"We feel that bringing arts professionals, curators, gallerists and artists to Jacksonville is just as important as having exhibitions," says Aaron Levi Garvey, Long Roads Project curator and co-founder. "Bringing Deana and people of her caliber to the region builds content from which the local community can draw context and inspiration. The lecture series creates much needed discourse between local and international art world members beyond me and Stevie [the other half of the founding team of LRP] and builds community beyond the city limits."
Haggag went straight to the point when asked how artists can prepare for a career inside the art world's infrastructure. "I think that if artists want to engage the system, they should be as versed as those systems and remember that all of these systems are groups of people making decisions, ushering certain artists into their careers. I think that it's not for every artist, but the ones that want it very deeply, they should know more about who those people are. I'm in studios with artists all the time and struck by the number of artists who can't name five art critics, who can't name five curators they respect and admire, who can't name 15 exhibitions in the past five years that they were really moved by.
"And, yes, making your work is the No. 1 most important thing in the world. But if you want to participate in that system, you should also prioritize learning from it, and I'm not saying it simply as a means of networking or just trying to get ahead. I think it's an opportunity to learn. You can learn a lot from critics you respect, you can learn a lot from critics you admire. You can learn a lot from the institutions that are making the exhibitions and the decisions you're in conversation with."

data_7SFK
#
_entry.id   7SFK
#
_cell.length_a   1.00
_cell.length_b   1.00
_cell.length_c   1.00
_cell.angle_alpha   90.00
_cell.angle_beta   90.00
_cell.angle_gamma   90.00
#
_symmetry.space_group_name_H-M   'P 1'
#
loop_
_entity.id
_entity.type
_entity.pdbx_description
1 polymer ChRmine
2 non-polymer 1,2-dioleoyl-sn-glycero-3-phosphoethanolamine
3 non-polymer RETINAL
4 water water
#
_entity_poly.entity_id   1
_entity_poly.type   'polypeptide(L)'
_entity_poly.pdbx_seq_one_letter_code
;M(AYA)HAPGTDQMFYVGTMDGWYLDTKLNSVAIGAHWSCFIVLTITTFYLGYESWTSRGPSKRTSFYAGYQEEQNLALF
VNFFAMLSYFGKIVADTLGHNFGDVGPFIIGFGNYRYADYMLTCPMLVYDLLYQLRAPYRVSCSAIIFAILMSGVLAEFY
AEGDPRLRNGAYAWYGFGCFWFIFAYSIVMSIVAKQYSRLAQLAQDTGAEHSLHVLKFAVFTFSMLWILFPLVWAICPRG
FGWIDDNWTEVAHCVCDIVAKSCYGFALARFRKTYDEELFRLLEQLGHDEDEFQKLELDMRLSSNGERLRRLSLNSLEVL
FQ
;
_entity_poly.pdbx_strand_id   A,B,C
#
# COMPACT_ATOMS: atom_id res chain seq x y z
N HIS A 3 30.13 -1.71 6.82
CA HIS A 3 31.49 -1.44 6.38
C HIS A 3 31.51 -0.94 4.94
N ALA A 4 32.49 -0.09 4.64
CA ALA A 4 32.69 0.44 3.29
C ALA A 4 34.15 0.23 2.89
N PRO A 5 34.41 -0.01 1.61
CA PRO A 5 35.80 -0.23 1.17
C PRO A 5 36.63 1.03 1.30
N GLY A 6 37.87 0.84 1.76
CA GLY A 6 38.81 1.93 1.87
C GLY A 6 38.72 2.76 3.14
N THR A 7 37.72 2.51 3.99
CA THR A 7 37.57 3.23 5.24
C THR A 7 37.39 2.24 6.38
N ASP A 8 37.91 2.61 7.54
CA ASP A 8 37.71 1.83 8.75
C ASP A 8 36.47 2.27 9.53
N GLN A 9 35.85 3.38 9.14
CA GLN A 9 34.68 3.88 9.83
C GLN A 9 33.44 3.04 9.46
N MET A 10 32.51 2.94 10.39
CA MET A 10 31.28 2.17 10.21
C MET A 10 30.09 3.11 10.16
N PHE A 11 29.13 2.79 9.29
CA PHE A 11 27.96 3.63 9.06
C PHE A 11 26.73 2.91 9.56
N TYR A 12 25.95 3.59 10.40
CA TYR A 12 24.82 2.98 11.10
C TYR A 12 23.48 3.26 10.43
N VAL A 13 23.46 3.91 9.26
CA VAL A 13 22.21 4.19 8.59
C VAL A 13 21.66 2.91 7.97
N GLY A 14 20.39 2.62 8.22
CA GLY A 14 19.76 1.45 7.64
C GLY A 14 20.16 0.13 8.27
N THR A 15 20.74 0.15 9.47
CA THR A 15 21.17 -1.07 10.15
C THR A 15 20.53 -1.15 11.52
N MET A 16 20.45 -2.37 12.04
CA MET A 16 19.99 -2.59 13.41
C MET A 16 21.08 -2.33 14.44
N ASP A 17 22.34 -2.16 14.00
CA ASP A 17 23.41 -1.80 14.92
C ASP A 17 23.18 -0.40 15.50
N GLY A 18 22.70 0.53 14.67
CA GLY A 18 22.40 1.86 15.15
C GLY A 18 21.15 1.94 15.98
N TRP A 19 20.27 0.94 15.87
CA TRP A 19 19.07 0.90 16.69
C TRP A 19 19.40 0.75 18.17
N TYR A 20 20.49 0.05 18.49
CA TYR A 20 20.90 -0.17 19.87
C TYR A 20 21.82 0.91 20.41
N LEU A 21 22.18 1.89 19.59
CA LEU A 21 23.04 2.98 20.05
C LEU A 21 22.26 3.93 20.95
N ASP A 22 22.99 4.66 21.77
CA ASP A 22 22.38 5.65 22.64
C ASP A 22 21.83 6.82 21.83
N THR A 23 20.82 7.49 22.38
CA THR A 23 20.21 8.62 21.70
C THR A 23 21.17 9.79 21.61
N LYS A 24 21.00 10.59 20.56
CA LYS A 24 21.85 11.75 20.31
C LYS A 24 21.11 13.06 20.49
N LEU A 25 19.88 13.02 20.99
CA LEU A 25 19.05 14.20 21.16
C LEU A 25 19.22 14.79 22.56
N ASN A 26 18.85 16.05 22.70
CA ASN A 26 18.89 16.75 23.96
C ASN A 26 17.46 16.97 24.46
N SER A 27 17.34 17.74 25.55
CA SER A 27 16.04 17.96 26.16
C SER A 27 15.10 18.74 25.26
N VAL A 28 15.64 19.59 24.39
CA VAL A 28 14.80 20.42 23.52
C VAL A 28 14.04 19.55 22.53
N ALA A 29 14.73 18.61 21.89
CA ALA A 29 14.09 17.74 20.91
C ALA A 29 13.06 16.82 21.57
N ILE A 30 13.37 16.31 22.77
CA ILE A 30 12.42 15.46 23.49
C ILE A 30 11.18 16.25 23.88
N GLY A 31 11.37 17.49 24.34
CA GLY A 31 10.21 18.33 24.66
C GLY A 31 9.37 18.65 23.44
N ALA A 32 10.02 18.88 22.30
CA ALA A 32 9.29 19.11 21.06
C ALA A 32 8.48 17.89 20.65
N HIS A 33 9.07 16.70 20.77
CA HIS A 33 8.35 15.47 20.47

The final aspect of the interview process that was worth ink was her approach to building a culture of kindness. Haggag says, "Gratitude and generosity have been super-important for me as a way to understand my own professional success, my career, my practice. There's plenty of people who get ahead and build quite excellent careers while being helpful and generous. We're in a country that is really struggling to articulate who we are, who we're for and how we work.
"When people help you, you should thank them. That if there's an opportunity to take people with us, we should. Things like generosity and loyalty are important; if I'm offered a seat at the table, I want to take as many folks with me as I can. I don't want to hoard the goodwill or the success. I think that there's no way I would have the career I have right now if it weren't for quite literally two dozen mentors who invested in me and made it possible for me to get to where I am because they were generous, and so a part of me thinks how I'm preparing anyone for that position in my life.
"I don't think I'm lacking anything. I think I have more than I need, and I wonder if I practiced that logic every day, who are folks to share that with. In the immediate, that's artists. How do we share the resources at USA? But as somebody in a leadership position, who are we hiring and how do we think about who we hire? What are ways to introduce people to one another that might actually chart new pathways moving forward? Or more access points we can provide to young administrators, curators, artists or practitioners?
"A lot of that could be alleviated if people were more generous with one another and more willing to share and to think about abundance instead of scarcity."